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EXPLAINED: Why vaccinated people in Germany are still getting Covid

Imogen Goodman
Imogen Goodman - [email protected]
EXPLAINED: Why vaccinated people in Germany are still getting Covid
A man gets his Covid jab in Wuppertal. Photo: picture alliance/dpa/Malte Krudewig | Malte Krudewig

Around one in two people in Germany are fully inoculated against Covid, but infection rates are rising. Here's a look at why that's happening - and why it still pays to get vaccinated.


What's happening?

At around 17.5 new weekly cases per 100,000 people, Germany's incidence of Covid infections is still very much on the low side - but health experts are concerned at the pace at which the numbers are rising.

At a press conference recently, Health Minister Jens Spahn predicted that if the country continued along its current trajectory, the 7-day incidence of cases could soar over the coming months and end up at 800 cases per 100,000 people.

READ ALSO: Fact check: Will Germany’s Covid incidence really reach 800 by October?

On the other side of the coin, the number of people getting vaccinated in Germany is at a relatively high level, and creeping up bit by bit. As of Tuesday, the proportion of people who'd had both jabs was just shy of the 50 percent mark - meaning every one in two residents of the country is technically protected against Covid-19.


In its latest Covid-19 situation report, the Robert Koch Institute (RKI) revealed that small proportion of people who had been vaccinated had also been infected with Covid.

Does that mean that Covid vaccines aren't working?

Far from it. In fact, experts have taken it as a positive sign that vaccinated people account for such a small percentage of the total number of infections over the past few months.

That said, it's important to understand that not all vaccines are 100 percent effective, and that different vaccines can have different levels of effectiveness against different Covid variants. This is because some variants, such as Delta, are more infectious than others.

READ ALSO: European health authorities warn of surge in Delta variant infections

In general, inoculated people are between 66 and 95 percent protected against getting an infection in the first place - depending on the type of vaccine and the variant in question. Other factors such as age and existing illnesses can also come into play.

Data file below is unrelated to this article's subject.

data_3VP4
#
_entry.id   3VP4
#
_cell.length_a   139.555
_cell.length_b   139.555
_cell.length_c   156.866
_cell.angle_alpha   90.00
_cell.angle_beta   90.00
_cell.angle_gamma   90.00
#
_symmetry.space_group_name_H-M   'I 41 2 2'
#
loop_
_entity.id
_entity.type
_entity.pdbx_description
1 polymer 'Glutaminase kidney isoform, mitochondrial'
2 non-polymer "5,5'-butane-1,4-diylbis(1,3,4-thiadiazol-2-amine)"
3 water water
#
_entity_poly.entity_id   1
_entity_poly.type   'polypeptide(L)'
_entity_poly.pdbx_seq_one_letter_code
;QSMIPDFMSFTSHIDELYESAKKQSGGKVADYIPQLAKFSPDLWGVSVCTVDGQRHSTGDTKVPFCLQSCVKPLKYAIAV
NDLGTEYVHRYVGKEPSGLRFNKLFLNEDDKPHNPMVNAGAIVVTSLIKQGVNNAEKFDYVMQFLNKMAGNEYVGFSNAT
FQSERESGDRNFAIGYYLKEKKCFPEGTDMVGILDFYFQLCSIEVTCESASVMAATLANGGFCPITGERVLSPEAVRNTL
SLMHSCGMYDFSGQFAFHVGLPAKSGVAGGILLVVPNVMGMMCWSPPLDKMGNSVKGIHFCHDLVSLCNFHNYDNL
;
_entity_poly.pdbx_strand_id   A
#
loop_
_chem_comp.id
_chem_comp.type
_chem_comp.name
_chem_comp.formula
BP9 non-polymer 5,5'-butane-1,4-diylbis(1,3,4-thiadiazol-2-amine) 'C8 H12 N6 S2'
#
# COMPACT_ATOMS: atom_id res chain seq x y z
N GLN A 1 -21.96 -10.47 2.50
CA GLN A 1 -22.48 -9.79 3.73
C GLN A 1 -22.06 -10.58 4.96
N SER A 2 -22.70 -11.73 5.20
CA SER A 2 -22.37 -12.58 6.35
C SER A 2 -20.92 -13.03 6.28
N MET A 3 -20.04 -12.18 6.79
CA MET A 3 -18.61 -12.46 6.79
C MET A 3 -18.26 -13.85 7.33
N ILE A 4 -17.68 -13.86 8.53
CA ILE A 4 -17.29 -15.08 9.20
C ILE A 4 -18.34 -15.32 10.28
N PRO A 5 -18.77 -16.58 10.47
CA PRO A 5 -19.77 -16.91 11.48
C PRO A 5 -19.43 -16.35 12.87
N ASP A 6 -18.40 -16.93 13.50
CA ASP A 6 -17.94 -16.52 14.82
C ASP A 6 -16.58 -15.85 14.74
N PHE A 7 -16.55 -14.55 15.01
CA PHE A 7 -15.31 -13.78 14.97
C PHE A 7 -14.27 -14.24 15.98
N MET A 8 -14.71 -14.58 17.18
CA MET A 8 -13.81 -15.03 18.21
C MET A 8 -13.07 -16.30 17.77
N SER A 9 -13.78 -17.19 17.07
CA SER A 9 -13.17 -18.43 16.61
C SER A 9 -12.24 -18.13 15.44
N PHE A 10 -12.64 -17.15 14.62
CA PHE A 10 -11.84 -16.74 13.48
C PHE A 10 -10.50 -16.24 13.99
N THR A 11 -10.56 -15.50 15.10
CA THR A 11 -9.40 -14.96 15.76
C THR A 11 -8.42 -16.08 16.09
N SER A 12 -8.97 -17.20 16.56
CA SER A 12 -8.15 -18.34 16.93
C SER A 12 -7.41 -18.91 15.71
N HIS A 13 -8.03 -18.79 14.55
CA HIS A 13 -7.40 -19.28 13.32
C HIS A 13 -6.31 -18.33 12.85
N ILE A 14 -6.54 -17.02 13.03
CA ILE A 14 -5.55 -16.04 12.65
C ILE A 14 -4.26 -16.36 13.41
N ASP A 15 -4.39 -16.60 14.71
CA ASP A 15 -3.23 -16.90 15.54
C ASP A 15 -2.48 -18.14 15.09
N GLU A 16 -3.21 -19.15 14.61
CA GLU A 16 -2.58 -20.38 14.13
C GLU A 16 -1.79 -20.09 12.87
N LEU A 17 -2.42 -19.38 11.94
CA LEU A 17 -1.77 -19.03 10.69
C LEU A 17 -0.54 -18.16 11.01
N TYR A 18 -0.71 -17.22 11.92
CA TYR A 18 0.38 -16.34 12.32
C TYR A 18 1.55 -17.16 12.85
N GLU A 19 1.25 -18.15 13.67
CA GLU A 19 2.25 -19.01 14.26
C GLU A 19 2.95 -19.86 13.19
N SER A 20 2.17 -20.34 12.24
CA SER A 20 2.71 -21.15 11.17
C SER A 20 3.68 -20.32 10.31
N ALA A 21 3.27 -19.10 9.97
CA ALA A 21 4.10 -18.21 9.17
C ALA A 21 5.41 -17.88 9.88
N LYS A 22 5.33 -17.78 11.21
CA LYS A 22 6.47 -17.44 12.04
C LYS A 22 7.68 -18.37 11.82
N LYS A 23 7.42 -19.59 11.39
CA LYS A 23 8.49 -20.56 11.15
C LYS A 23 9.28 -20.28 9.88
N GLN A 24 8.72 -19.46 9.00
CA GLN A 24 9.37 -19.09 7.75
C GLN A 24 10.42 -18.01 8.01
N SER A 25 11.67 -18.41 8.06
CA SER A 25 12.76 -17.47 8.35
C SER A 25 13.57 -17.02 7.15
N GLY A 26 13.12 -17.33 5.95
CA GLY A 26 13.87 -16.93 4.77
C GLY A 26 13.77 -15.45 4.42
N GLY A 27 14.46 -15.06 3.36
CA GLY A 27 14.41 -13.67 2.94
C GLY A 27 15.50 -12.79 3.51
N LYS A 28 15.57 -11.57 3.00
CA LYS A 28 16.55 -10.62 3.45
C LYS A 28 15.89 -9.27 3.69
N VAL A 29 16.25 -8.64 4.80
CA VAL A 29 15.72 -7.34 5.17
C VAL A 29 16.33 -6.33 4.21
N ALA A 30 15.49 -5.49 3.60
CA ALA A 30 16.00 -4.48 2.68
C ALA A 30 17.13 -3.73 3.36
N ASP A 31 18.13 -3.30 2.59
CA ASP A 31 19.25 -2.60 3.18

Here's where it gets more complicated, though, since being infected does not necessarily mean getting severely ill, so if you get infected after being vaccinated, you could well escape with nothing more than a runny nose.

Immunology expert Carsten Watzl points out on Twitter that vaccinations seem to be offering good protection against the Delta variant in Italy.

So how many of the new cases in Germany were fully vaccinated?

Since February 1st, 2021, 1,425,729 new Covid infections have been recorded by the Robert Koch Institute. Of these, 6,125 were so-called "vaccination breakthroughs" (or Impfdurchbrüche, in German), meaning cases in which the individual had received a full course of doses but nonetheless become ill with Covid.

That means that only around 0.45 percent of the new cases in Germany have involved people who are fully vaccinated. The vast majority of people who became ill from Covid were people with no existing immunity, as well as a certain proportion of people who had also recovered from the virus in previous months. 


Can vaccinated people still get hopitalised from Covid?

It is possible, but once again, it largely depends on whether the individual is particularly vulnerable to what are known as 'severe courses' of Covid.

These high risk groups, such as the elderly or those with a weakened immune system, have a reduced risk of hospitalisation or death from Covid after getting vaccinated. However, in comparison with young and healthy people who have had a vaccine, the chance of getting very ill or being hospitalised is naturally higher.

Going back to the RKI's stats, just under a third (29 percent) of the people who became ill with Covid after getting vaccinated were hospitalised. Of these, none were under the age of 18, two percent were between 18 and 59 years old, and 27 percent were over the age of 60.

According to science journalist Volkart Wildermuth, if people over the age of 80 have a 10 percent chance of dying from Covid, vaccination can reduce this to one percent. "That's a big difference," he told Deutschland Funk on Monday.

READ ALSO: Merkel urges Germans to get vaccinated amid ‘exponential growth’ of Covid infections

In addition, health experts believe that every jab does its bit to protect the populace as a whole. If Germany manages to put shots in the arms of at least 85 percent of its 12-59 year olds, the country could finally attain those two much sought-after words: herd immunity.


Join the conversation in our comments section below. Share your own views and experience and if you have a question or suggestion for our journalists then email us at [email protected].
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adventurerbrit 2021/08/02 10:33
What is "very large"? Please be more specific if you are going to post a quasi-scientific comment. Thanks!
denise.gilliamhill 2021/07/28 01:07
Stop pcr testing at 45 cycles and reports from the CDC have now stated that lateral flow and antigen tests are providing false positives by a very large percentage.

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